He said he had seen multiple incidents of drop-in members defecating and urinating on the church grounds, and that he had photographed some of them and brought the images to the drop-in staff, asking them to do something about it, but they were unresponsive.
He also said he witnessed cases where drop-in members behaved in threatening and aggressive ways toward church staff, but that these concerns were not addressed either.
“There are issues that have been taken to the police repeatedly, but the church has chosen not to prosecute them,” he said, noting that while he is sympathetic to the struggles homeless people face, he is worried about the safety of his staff and other tenants. “These are serious issues—can you imagine if someone was attacked?” Singh was not willing to go on the record about the specifics of these incidents.
Sarah Berry, chair of the drop-in’s board, maintained that there have been no violent incidents involving drop-in members during Singh’s tenure.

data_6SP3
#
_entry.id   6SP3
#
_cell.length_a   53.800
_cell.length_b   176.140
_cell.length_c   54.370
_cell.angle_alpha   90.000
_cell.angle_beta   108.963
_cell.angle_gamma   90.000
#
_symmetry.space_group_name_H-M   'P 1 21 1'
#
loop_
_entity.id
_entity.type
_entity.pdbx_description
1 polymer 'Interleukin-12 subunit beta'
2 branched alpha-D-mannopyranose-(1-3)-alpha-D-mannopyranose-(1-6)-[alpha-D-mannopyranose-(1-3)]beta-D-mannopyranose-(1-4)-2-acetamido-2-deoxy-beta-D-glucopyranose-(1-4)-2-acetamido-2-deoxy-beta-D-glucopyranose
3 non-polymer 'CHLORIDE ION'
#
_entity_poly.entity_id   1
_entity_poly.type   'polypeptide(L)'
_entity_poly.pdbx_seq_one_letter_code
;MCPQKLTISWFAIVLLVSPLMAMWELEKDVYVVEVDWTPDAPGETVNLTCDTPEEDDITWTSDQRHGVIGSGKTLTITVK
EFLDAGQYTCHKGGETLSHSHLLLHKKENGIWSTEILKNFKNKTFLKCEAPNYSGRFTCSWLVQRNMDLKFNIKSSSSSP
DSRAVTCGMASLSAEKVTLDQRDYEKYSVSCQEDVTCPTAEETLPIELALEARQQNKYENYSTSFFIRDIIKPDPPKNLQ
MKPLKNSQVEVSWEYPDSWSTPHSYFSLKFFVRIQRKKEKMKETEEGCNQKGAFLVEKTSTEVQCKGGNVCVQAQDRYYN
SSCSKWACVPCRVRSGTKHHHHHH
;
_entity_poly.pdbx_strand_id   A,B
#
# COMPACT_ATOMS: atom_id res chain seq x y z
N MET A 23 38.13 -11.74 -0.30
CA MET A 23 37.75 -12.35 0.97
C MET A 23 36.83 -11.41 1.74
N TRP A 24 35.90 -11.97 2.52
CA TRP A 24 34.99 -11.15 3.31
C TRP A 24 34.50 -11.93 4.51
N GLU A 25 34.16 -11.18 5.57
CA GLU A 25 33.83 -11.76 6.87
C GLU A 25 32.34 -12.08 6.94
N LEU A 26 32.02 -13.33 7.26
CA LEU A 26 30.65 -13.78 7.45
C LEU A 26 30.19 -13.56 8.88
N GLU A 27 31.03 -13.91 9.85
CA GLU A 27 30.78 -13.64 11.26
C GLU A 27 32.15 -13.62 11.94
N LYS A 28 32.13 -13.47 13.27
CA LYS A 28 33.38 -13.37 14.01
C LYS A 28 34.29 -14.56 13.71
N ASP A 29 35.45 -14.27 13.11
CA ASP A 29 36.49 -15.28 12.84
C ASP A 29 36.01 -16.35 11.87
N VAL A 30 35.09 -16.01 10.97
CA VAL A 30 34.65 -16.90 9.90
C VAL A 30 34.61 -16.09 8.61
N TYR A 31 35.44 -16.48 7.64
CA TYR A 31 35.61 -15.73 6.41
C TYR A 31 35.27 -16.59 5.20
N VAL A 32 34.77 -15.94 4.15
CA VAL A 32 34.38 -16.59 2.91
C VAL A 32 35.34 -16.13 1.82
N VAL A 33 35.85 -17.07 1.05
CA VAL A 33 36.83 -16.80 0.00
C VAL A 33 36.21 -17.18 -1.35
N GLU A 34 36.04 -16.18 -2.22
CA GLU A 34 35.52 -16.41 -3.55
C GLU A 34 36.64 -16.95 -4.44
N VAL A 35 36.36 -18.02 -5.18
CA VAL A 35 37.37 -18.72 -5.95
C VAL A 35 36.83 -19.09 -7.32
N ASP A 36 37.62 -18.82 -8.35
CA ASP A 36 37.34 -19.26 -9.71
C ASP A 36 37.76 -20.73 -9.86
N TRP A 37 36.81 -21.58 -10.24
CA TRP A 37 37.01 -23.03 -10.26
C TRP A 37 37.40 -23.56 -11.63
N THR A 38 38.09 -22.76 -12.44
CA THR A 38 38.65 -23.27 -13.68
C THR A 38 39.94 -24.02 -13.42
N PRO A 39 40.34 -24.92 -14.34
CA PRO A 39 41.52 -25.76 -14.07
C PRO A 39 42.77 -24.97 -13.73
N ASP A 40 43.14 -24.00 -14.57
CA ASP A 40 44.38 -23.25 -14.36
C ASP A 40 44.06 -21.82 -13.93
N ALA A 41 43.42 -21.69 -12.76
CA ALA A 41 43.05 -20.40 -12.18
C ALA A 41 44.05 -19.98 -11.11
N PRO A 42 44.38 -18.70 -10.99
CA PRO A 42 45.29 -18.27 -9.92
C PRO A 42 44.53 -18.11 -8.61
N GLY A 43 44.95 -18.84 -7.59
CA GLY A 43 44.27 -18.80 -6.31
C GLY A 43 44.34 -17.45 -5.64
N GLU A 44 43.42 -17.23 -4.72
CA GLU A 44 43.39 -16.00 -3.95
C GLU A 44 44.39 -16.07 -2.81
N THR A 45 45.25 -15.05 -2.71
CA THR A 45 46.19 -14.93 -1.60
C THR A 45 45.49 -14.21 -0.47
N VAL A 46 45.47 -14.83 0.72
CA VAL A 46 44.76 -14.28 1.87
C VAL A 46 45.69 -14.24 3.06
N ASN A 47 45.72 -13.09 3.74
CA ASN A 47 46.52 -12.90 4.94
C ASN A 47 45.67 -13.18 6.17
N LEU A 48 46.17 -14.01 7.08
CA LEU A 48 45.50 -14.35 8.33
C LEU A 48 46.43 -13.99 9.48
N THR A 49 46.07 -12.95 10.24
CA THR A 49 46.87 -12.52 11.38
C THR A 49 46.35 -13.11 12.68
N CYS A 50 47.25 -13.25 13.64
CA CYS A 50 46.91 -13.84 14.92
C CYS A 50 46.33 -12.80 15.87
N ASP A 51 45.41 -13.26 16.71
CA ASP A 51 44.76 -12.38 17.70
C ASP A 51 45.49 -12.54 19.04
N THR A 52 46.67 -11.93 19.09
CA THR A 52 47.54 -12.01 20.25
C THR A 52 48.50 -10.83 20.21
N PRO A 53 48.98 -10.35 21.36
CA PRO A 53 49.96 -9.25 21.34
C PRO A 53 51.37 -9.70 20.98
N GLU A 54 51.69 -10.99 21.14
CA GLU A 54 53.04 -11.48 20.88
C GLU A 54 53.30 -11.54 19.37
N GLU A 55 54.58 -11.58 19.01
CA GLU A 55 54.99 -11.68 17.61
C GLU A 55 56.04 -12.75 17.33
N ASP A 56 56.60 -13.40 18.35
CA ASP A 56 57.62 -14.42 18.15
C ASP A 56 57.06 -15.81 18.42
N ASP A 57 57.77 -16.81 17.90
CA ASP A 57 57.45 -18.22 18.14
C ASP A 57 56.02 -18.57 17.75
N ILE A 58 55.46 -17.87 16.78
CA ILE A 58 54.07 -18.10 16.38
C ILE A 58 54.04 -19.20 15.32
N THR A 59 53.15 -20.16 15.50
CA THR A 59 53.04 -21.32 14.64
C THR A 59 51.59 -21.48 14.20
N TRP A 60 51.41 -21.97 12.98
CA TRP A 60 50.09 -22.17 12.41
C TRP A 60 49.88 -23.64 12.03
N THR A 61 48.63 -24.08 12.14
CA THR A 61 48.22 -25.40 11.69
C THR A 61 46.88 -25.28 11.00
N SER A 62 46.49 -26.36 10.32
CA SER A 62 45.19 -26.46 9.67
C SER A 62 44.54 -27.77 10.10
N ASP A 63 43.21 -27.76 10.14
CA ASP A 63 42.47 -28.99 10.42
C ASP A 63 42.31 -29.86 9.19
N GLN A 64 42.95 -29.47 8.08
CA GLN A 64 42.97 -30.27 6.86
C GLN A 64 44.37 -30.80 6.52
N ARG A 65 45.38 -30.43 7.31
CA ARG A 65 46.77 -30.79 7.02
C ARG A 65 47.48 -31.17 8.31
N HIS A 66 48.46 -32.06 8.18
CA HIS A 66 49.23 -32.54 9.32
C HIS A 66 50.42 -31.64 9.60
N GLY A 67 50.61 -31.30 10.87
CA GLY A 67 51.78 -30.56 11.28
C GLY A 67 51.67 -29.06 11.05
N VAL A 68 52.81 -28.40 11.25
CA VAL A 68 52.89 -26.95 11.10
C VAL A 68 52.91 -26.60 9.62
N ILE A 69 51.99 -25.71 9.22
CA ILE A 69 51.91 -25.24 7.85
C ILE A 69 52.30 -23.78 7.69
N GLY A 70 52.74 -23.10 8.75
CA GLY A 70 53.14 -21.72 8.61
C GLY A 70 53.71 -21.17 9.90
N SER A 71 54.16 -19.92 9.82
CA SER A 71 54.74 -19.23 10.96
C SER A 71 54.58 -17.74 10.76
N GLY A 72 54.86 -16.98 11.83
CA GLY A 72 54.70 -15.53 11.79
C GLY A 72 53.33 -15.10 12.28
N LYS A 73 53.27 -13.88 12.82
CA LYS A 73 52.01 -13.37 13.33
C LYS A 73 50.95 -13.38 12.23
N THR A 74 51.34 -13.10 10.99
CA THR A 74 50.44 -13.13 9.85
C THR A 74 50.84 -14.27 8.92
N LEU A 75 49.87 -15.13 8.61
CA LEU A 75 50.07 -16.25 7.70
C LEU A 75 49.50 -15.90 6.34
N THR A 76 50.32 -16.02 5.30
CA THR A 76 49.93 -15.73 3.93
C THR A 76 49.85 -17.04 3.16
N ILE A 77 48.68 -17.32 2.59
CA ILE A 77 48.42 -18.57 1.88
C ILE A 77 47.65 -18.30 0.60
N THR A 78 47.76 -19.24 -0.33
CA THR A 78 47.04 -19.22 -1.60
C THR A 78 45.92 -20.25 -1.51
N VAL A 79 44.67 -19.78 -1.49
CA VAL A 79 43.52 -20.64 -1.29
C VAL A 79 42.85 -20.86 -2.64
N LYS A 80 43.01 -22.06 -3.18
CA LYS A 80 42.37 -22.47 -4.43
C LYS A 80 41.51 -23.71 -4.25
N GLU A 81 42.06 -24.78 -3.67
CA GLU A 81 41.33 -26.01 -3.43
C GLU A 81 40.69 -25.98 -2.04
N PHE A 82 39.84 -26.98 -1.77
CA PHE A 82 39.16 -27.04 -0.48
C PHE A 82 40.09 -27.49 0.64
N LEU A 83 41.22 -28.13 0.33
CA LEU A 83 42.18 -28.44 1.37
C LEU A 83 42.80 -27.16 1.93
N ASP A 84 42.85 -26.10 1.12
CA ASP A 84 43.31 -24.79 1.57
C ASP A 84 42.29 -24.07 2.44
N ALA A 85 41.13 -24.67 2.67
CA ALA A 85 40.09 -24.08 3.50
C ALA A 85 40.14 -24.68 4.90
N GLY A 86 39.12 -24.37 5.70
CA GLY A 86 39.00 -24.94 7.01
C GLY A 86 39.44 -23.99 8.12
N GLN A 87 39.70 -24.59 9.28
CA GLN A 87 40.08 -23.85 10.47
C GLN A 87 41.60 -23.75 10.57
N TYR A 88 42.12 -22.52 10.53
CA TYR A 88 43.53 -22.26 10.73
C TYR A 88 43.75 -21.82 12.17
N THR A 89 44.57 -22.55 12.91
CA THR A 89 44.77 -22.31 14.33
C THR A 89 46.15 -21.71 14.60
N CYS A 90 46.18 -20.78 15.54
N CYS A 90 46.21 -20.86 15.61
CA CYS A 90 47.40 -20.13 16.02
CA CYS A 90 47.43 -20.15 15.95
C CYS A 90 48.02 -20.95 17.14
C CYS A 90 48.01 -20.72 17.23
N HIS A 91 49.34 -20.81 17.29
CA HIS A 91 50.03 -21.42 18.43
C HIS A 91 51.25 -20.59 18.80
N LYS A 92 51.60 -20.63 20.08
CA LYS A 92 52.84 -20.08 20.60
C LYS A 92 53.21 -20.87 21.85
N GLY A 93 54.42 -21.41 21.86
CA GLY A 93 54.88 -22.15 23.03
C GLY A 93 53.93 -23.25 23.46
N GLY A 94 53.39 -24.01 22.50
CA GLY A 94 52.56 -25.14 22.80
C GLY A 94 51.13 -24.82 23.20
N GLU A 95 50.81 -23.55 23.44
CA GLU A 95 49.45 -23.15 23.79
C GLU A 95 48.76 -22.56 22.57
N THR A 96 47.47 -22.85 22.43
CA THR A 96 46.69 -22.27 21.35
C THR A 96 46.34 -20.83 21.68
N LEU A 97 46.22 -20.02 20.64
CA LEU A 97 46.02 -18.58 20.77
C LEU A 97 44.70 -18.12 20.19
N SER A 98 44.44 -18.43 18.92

“In over 30 years in the city, we have not had regular violent incidents, there is not a serious issue of public defecation or public urination,” she said. “He was only at the church for a couple of months—in fact, it was only a couple of weeks before he started imposing conditions. So to say that those conditions flow out of ongoing serious behaviours and interactions with the members doesn’t make sense.”
Berry also said that the decision not to renew the lease with St. James was only partially about the new stipulations: it also stemmed from more general concerns over the centre’s dealings with Singh.
“As we were in negotiations, our own interactions with Graham were not pleasant, and we were hearing from [centre] staff and from the members that they were having some very negative interactions with Graham as well,” she said, adding that Singh often responded to difficult situations using “anger and yelling.”